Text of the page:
Tuesday, March 20, 2012
Cooking Up A Good Story
Does this man look like he eats much at all, let alone gourmet samplings worthy of cookbook? As for the missus, Gwyneth Paltrow has legs like twigs and there's a woman who could use a spud or two in her diet.
So pardon me if I, too, don't believe she was solely responsible for writing My Father's Daughter.
Julia Turshen claims that she helped Ms. Paltrow, although it's unclear if her role was ghostwriter or taster or quantity-checker (remember, a teaspoon in Ireland is heaping but a teaspoon in the States is level).
The dust-up began in an article in the New York Times, in which a cookbook ghostwriter makes the claim that celebrity chefs don't do all their own writing or recipe research, and Gwyneth Paltrow is just another one of the many in that category.
Ms. Paltrow took offense, denying that she needed that kind of help. Somehow or other, through self-instruction or meditation or sheer willpower, she's redesigned herself as a culinary marvel, the sort of cook Rachel Ray would be if Rachel Ray was the daughter of actors and was rolling in the kind of dough that turns into fully equipped kitchens with Aga ranges.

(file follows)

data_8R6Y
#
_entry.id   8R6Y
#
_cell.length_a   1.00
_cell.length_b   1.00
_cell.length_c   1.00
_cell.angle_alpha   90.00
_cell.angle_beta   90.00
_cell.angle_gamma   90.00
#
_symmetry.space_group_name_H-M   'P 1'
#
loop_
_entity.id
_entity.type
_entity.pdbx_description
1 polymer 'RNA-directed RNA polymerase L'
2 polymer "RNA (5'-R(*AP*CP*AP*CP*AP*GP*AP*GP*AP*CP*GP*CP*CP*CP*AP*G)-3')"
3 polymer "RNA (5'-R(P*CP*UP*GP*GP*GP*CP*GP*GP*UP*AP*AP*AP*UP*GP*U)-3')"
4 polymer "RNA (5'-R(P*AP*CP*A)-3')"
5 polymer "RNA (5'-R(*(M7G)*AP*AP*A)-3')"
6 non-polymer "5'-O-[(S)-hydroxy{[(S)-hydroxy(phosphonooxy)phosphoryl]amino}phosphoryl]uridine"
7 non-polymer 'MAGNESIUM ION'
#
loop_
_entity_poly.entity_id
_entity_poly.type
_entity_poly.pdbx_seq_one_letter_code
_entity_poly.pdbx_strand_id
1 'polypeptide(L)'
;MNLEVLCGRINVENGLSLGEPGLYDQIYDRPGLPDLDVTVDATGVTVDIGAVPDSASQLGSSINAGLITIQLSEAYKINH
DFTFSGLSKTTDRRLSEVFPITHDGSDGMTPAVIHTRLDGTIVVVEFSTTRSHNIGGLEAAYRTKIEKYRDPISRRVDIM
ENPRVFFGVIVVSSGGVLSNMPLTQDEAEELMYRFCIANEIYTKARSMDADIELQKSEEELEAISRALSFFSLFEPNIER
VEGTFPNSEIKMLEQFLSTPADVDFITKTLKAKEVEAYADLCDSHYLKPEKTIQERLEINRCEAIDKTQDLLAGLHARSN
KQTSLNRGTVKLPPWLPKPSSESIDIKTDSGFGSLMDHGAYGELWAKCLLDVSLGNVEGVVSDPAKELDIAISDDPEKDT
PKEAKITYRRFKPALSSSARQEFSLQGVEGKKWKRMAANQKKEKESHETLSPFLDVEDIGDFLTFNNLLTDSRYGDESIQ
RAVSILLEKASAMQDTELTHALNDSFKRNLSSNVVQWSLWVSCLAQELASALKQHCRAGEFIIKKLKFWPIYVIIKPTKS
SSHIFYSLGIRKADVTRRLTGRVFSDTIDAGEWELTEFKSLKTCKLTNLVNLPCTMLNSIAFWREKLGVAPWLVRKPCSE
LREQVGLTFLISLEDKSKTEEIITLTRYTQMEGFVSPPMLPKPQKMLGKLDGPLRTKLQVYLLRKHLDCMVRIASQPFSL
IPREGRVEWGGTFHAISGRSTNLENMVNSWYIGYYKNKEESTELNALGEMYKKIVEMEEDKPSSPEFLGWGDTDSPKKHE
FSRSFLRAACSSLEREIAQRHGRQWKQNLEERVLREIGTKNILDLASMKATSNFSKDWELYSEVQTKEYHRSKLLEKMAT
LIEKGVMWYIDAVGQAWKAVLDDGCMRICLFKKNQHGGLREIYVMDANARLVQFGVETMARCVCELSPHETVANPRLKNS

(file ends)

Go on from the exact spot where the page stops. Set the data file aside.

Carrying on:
I don't much care, nor do I think the average cookbook buyer cares.
If someone buys Ms. Paltrow's book, they're more interested in the verbiage in between the recipes, to satisfy their curiosity about how the Paltrow family, celebrities all, gathered together. After all, the rich are different from you and me, and it might be fun to discover how and in what way when it comes to celebrating holidays.
As for the recipes? There isn't all that much difference between most of them.
I can't say that I'd want to cook like Ms. Paltrow. To come out at the end, looking like a walking stick? I mean, is the food any good at all if her husband is borderline emaciated?